"Hooked" tells the story of "the greatest basketball player to never make it into the NBA," Demetrius "Hook" Mitchell. Hook is currently slam dunking behind bars while his childhood pals celebrate double-digit years in the pros. Docu boasts amazing archival and present-day footage of the 5'9" phenom in action. Pic should fare well on cable nets.
Part cautionary tale, part tribute, “Hooked” tells the story of “the greatest basketball player to never make it into the NBA,” Demetrius “Hook” Mitchell. Hook is currently slam dunking behind bars while his childhood pals celebrate double-digit years in the pros. At a compact 60-odd minutes, docu boasts amazing archival and present-day footage of the legendary 5’9″ phenom in action. Pic should fare well on cable nets aimed at sports and/or black auds.
Helming team of Michael Skolnik and William O’Neill (“Jails, Hospitals and Hip-Hop,” “La Esquina Caliente”) capture an all-pervading spirit of compassion from everyone interviewed. Without exception, NBA stars like Gary Payton, Antonio Davis, Brian Shaw and Jason Kidd, old buddies out of Oakland, generously rate Mitchell’s talent as superior to their own.
The NBA stars all say the only thing that distinguishes them from Hook is that they had parents and a home, while Hook was basically raised on the streets of Oakland’s Lower Bottom, adopted by drug dealers who gave him a gram of coke per dunk at high school games. Assorted samples of TV coverage of past slam dunk contests, invariably won by Hook, are contrasted with Brian Shaw’s account of a later competition he attended with pro teammates where his much-touted homie showed up red-eyed and shaky, racking up a dismal one out of 18 shots.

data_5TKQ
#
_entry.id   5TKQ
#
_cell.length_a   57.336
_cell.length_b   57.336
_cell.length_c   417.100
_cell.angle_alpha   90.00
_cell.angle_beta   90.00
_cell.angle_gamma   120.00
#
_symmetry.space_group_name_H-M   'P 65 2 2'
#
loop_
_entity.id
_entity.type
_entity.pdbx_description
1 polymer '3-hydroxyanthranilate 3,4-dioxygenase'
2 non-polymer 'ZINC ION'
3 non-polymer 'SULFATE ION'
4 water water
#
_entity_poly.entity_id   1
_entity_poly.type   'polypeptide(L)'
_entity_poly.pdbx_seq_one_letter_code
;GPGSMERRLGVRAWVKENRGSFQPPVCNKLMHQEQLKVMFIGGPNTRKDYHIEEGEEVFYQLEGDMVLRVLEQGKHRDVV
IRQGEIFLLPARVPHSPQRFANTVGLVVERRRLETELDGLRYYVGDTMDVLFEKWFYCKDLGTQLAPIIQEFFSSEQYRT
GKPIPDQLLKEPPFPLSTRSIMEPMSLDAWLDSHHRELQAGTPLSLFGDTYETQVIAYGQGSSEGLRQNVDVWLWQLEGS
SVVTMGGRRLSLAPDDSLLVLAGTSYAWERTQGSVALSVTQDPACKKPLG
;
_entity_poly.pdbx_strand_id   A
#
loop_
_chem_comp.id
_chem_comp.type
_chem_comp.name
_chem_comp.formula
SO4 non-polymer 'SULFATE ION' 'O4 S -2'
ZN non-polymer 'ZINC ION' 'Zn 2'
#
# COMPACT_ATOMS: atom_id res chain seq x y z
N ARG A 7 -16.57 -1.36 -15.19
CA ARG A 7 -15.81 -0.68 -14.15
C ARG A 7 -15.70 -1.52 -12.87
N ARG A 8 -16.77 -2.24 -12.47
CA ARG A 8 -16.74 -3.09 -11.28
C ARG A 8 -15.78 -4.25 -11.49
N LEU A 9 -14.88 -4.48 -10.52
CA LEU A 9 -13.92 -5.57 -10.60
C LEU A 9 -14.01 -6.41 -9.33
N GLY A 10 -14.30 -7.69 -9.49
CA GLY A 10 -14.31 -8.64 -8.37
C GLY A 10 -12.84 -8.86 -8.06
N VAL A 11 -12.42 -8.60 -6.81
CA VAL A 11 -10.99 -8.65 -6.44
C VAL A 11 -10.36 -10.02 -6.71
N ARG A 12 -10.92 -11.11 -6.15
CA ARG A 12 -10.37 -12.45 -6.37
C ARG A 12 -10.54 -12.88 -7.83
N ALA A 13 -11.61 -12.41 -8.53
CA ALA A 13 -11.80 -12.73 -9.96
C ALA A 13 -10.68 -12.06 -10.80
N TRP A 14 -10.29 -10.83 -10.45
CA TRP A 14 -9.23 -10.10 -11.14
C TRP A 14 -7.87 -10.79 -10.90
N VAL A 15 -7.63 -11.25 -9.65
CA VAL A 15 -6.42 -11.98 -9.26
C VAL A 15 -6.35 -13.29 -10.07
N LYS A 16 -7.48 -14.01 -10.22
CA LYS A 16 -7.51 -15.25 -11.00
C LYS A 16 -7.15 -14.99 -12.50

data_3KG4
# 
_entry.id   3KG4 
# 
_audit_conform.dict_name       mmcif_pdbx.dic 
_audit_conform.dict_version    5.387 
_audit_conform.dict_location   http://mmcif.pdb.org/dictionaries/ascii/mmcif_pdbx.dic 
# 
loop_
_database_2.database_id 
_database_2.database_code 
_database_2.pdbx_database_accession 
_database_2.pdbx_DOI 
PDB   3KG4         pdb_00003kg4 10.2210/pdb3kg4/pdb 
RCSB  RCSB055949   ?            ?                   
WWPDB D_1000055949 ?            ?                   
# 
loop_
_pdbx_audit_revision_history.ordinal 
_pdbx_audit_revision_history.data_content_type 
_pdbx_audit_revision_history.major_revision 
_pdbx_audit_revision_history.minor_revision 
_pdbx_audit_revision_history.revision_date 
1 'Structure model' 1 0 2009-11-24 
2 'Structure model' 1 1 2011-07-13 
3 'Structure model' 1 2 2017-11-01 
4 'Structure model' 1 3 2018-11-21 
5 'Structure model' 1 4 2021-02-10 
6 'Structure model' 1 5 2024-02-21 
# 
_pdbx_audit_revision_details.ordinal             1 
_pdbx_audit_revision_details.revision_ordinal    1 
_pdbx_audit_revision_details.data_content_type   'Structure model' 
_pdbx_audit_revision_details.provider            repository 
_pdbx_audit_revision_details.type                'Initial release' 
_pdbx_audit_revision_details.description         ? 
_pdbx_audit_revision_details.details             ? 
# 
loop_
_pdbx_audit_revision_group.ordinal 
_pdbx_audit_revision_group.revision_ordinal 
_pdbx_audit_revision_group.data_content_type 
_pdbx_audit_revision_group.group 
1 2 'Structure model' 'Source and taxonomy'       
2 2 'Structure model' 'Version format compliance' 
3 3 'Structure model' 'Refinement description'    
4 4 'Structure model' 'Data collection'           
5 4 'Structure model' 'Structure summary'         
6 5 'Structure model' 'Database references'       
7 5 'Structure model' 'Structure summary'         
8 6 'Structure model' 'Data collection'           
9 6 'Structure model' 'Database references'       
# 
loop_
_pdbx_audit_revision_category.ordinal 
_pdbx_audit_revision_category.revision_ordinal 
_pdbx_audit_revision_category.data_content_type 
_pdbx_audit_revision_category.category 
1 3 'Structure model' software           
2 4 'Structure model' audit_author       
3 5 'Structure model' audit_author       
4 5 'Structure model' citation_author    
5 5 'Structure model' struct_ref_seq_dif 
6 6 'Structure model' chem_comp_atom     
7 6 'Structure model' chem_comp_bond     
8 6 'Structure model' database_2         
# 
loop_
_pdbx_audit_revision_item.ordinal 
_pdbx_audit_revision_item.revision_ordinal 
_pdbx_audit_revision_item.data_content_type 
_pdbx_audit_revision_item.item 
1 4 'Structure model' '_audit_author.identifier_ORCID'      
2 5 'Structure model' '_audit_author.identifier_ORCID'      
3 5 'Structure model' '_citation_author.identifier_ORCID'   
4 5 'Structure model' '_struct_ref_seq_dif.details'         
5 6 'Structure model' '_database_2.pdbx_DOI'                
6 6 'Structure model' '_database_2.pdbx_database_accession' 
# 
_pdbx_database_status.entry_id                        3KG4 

The actual events that led to Mitchell’s present lockup are not spelled out in detail, but it becomes clear that drugs have dragged him back to jail on several different occasions.
Correction authorities seem to have granted filmmakers virtually unlimited access to Hook. He evinces no bitterness, diligently applying himself to studies and his newfound Islamic faith. Thoughtful and likeable, “the legend,” as he is dubbed by everybody in the facility, only really comes alive on the basketball court, encouraging his prison teammates and even his opponents. Still prodigiously jumping and slam dunking his heart out, Hook is striving to rebound at age 34.